His heart skipped a beat. With the lake creature’s gold he’d been able to leave the town of Prosperity to purchase ranch land down on the Colorado plains. He was now seen as a young fellow with a promising future by Mr. Wenner, who’d allowed Lachlan to court his daughter and ask her to marry him.
However, Mr. Wenner insisted the marriage couldn’t take place until June when relatives from St. Louis arrived.
So far Lachlan’d failed in his original plan of coaxing Elizabeth to stay in Denver with his ma during the winter and spring months until they were married. But he had to keep trying.
He clasped her soft hand in his, still finding it hard to believe that his ring was on her finger, and said, “Darlin’, I wish you would visit my ma. I’d be able to ride out from the ranch to see you.”
She shook her head, tendrils of hair escaping to fall over her forehead and ears. “Oh, darling, I just can’t. Father needs me here until Aunt Lucy arrives, and she’ll need my help to get settled.”
Lachlan looked out the parlor window, across the billowing humps of snow, to where the lake lay white and smooth with its thin crust of ice going off into the distance. Far away he could make out the faint outline of the pine tree he’d tied his horse to when he’d brought the dead pig to feed the thing in the water.
Elizabeth squeezed his hand. “Is anything wrong?”
He made himself smile at her. “Of course not. I’m the luckiest man in Colorado.” He sighed and got to his feet. “I’d best be riding off. Long journey ahead of me.”
He kissed her on the forehead, inhaling the scent of rose water and warm skin.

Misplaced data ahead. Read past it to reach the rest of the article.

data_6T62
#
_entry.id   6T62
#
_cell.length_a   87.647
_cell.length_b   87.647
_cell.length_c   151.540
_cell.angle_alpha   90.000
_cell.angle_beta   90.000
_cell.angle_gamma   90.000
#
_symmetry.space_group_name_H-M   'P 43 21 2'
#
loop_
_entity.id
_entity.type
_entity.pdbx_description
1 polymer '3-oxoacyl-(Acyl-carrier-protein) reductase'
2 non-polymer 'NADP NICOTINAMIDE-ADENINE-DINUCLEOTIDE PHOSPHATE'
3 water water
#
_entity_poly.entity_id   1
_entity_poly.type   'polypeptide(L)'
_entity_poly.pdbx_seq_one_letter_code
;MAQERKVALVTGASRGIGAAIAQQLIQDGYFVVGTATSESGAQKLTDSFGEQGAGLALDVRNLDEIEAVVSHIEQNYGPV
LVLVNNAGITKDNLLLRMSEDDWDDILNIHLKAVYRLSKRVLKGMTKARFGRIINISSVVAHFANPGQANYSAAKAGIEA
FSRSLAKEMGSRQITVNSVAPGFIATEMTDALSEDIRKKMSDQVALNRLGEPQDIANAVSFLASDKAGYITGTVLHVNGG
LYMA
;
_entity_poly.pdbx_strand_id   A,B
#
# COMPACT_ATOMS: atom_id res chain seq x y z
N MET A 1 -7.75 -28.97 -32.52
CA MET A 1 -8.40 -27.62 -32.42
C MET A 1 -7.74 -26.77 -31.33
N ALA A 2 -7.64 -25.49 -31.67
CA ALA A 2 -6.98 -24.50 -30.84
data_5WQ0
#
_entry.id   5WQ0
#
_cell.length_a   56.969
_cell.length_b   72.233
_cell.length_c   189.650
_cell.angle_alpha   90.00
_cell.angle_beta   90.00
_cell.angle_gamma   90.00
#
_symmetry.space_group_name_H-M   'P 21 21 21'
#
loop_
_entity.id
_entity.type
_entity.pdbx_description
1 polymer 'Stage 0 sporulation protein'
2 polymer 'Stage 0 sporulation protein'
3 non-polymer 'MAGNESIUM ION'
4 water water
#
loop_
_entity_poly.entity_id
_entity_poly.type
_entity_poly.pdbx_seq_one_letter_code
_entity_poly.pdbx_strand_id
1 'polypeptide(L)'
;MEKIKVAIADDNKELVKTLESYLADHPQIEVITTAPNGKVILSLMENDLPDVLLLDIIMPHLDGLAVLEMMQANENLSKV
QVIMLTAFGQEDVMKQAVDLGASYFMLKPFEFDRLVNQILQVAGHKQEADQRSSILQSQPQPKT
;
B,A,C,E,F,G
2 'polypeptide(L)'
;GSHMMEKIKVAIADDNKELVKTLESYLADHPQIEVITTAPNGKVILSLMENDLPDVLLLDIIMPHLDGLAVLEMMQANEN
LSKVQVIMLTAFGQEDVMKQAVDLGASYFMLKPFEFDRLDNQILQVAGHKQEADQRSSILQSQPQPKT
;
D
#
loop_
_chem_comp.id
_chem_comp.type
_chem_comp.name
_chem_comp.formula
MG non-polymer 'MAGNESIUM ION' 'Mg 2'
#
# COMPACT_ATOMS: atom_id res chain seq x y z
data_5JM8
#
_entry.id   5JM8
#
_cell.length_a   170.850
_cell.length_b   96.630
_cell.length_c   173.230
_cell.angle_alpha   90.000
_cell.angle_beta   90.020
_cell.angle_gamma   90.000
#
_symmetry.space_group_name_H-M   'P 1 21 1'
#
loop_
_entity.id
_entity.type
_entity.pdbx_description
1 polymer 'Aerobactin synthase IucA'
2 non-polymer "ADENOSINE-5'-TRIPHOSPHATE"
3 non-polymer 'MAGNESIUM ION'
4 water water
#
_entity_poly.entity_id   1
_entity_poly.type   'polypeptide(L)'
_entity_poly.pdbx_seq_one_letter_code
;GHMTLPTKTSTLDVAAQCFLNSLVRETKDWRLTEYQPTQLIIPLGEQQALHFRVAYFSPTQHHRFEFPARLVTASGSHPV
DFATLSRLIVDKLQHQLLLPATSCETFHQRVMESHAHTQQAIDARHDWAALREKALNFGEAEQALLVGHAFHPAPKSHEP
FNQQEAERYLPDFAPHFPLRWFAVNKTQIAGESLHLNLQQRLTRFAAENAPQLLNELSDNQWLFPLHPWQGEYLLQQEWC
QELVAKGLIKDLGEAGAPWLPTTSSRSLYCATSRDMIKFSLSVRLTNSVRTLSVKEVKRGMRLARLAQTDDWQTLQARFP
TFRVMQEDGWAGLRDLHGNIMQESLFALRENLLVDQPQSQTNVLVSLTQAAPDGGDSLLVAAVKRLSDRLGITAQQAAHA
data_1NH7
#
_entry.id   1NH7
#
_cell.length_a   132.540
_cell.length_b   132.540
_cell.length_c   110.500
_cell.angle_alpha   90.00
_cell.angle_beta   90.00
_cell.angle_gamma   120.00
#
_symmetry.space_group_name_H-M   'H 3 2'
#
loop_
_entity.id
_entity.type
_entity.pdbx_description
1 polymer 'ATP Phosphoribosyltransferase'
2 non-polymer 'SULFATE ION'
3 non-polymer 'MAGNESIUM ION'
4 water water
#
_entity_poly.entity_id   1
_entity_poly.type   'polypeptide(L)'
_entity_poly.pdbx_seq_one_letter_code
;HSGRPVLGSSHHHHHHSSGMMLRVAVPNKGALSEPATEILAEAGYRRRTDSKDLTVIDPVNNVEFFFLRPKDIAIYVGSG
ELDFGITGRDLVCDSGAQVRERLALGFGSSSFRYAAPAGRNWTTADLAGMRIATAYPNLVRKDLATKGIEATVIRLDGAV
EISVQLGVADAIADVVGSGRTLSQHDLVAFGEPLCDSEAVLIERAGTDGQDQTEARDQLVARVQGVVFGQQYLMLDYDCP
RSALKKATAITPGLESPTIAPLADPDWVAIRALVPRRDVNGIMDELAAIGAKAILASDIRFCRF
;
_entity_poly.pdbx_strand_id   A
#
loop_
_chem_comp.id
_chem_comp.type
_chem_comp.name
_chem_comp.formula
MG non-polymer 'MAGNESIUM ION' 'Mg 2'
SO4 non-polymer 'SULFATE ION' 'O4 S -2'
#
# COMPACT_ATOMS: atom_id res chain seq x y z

Spring came, and Lachlan would look across the rippling grass of his purchased ranch and shiver—it reminded him too much of a grass lake. Who knew what could swim in it.
A flock of geese cried out overhead, flying in V-shaped patterns amongst the clouds.
He dug into his trouser pocket and pulled out Elizabeth’s letter, scrawled in ladylike fashion across both front and back. Her Aunt Lucy had arrived safely from Boston, and was now taking the household and Elizabeth’s four younger brothers firmly in hand. But Lucy loved the water, and had asked for a rowboat in order to be able to row back and forth across the lake. And Elizabeth’s father had agreed to get one.
Lachlan hated the idea of Elizabeth going on that lake. The sooner he got Elizabeth down from Wenner Lake to live here, the better.
He smiled grimly to himself. The ranch house was now ready for him to bring a wife here; it’d been snug and warm all winter, with enough rooms for a large family. He could imagine their children chasing each other around the water pump.
But there were ranch hands to oversee, and work to be done. It was time to stop daydreaming.
Lachlan took off his hat as he rejoined Elizabeth outside the seamstress shop in Prosperity. Her two oldest brothers and Aunt Lucy were trailing behind her to peek in the grocer’s windows. They’d all gone to town to celebrate Lachlan’s safe arrival from his ranch.
He said, “Frederick! Come here, boy,” and smiled as Frederick ran up. Tucking his hat under his arm, he dug into his pocket, pulling out several coins. “Go and get your brothers some penny candy.”
Frederick licked his lips and cried out to George that he would get candy for him, then ducked into the grocer’s.
An unusually warm May wind whipped up the street dust, intensifying the smell of dirt and horse manure. Aunt Lucy grabbed hold of her bonnet—even with hatpins it was trying to jump off her head. Elizabeth reached up and added a hatpin from her own bonnet to that of her aunt’s. Behind them followed George, fifteen years itching to be twenty, arms piled high with brown wrapped packages.
Elizabeth frowned. “For goodness sakes I forgot to buy the ribbons.”
Lachlan placed his hat back on his head and offered his elbows, escorting her and Aunt Lucy into the crowded grocer’s.
The scent of wood shavings and smoked ham filled his nostrils as Elizabeth looked over various ribbons, finally choosing blue and burgundy ones. She dug into her reticule, forehead creasing into a deep frown.
Lachlan reached into his pocket and placed a few coins on the counter.
“Really, Lachlan, you don’t have to.”
“Please, let me buy them for you as a gift.”
“Well … all right.”
There was a glint of gold from inside her reticule. Leaning closer, he saw a gold eagle like those he’d gotten from the lake creature.
Dizziness made him place a hand on the counter to steady himself.
Elizabeth closed her reticule.